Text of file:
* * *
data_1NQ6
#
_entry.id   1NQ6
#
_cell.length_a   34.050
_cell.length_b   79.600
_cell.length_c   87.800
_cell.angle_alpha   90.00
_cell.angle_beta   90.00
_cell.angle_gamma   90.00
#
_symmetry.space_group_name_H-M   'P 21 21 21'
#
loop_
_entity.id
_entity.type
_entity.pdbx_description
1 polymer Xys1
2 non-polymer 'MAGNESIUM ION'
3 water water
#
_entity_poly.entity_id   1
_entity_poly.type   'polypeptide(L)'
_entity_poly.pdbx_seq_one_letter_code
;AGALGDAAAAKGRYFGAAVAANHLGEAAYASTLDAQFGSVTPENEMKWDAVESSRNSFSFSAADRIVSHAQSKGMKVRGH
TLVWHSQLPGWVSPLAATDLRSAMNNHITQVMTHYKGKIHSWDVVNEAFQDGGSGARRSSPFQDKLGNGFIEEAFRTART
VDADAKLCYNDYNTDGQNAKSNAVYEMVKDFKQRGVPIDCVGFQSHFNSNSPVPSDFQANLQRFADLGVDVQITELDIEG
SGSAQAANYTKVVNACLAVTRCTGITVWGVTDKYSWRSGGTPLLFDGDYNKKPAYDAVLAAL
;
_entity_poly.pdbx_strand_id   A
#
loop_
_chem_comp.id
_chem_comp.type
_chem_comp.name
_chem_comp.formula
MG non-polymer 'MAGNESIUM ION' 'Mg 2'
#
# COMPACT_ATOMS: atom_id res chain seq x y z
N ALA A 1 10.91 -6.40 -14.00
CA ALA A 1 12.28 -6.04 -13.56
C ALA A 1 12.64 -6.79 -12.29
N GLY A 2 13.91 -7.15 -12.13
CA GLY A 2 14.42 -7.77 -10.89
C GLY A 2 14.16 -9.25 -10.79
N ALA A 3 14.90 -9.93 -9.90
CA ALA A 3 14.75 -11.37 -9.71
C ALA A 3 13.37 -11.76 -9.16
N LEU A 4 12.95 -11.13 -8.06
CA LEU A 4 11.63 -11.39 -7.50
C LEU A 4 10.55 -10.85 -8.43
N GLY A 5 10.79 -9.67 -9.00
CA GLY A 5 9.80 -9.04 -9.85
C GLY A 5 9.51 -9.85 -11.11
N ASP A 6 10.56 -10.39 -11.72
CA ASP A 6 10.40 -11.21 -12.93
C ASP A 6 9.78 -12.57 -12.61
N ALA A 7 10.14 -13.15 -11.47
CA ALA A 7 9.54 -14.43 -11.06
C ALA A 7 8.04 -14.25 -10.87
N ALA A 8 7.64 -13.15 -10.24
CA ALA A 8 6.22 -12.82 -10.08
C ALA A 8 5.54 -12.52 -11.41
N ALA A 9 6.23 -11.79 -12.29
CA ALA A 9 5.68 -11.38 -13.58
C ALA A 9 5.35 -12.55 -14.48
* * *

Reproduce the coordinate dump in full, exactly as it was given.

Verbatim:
data_1NQ6
#
_entry.id   1NQ6
#
_cell.length_a   34.050
_cell.length_b   79.600
_cell.length_c   87.800
_cell.angle_alpha   90.00
_cell.angle_beta   90.00
_cell.angle_gamma   90.00
#
_symmetry.space_group_name_H-M   'P 21 21 21'
#
loop_
_entity.id
_entity.type
_entity.pdbx_description
1 polymer Xys1
2 non-polymer 'MAGNESIUM ION'
3 water water
#
_entity_poly.entity_id   1
_entity_poly.type   'polypeptide(L)'
_entity_poly.pdbx_seq_one_letter_code
;AGALGDAAAAKGRYFGAAVAANHLGEAAYASTLDAQFGSVTPENEMKWDAVESSRNSFSFSAADRIVSHAQSKGMKVRGH
TLVWHSQLPGWVSPLAATDLRSAMNNHITQVMTHYKGKIHSWDVVNEAFQDGGSGARRSSPFQDKLGNGFIEEAFRTART
VDADAKLCYNDYNTDGQNAKSNAVYEMVKDFKQRGVPIDCVGFQSHFNSNSPVPSDFQANLQRFADLGVDVQITELDIEG
SGSAQAANYTKVVNACLAVTRCTGITVWGVTDKYSWRSGGTPLLFDGDYNKKPAYDAVLAAL
;
_entity_poly.pdbx_strand_id   A
#
loop_
_chem_comp.id
_chem_comp.type
_chem_comp.name
_chem_comp.formula
MG non-polymer 'MAGNESIUM ION' 'Mg 2'
#
# COMPACT_ATOMS: atom_id res chain seq x y z
N ALA A 1 10.91 -6.40 -14.00
CA ALA A 1 12.28 -6.04 -13.56
C ALA A 1 12.64 -6.79 -12.29
N GLY A 2 13.91 -7.15 -12.13
CA GLY A 2 14.42 -7.77 -10.89
C GLY A 2 14.16 -9.25 -10.79
N ALA A 3 14.90 -9.93 -9.90
CA ALA A 3 14.75 -11.37 -9.71
C ALA A 3 13.37 -11.76 -9.16
N LEU A 4 12.95 -11.13 -8.06
CA LEU A 4 11.63 -11.39 -7.50
C LEU A 4 10.55 -10.85 -8.43
N GLY A 5 10.79 -9.67 -9.00
CA GLY A 5 9.80 -9.04 -9.85
C GLY A 5 9.51 -9.85 -11.11
N ASP A 6 10.56 -10.39 -11.72
CA ASP A 6 10.40 -11.21 -12.93
C ASP A 6 9.78 -12.57 -12.61
N ALA A 7 10.14 -13.15 -11.47
CA ALA A 7 9.54 -14.43 -11.06
C ALA A 7 8.04 -14.25 -10.87
N ALA A 8 7.64 -13.15 -10.24
CA ALA A 8 6.22 -12.82 -10.08
C ALA A 8 5.54 -12.52 -11.41
N ALA A 9 6.23 -11.79 -12.29
CA ALA A 9 5.68 -11.38 -13.58
C ALA A 9 5.35 -12.55 -14.48